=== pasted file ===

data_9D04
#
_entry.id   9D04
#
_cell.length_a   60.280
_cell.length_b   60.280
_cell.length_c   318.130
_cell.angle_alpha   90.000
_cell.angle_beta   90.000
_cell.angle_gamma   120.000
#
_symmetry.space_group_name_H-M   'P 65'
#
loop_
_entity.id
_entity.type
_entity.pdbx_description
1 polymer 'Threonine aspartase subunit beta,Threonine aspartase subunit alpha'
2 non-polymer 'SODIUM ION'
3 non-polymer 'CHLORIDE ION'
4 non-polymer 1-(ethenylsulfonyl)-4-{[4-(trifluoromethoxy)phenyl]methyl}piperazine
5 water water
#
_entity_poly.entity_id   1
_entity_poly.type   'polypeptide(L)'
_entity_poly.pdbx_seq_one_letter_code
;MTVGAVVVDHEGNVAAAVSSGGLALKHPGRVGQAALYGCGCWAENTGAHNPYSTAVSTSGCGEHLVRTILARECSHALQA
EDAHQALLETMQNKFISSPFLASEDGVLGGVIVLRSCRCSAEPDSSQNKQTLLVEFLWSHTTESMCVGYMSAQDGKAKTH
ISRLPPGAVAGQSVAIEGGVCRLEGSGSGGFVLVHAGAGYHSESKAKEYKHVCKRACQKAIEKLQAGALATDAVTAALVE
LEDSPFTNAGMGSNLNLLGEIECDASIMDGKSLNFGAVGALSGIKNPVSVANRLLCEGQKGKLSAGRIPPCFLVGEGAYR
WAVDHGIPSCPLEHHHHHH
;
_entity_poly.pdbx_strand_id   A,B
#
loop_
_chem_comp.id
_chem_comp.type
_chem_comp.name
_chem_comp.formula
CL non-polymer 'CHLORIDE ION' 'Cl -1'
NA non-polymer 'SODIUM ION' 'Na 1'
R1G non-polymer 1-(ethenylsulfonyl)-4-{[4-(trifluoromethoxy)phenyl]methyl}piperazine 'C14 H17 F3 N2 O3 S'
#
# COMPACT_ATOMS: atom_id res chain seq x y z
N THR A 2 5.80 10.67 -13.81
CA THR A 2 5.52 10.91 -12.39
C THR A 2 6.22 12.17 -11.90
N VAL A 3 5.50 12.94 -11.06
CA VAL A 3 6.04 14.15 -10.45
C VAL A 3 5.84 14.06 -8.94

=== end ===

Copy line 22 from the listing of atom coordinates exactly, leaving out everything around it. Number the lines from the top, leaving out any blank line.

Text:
5 water water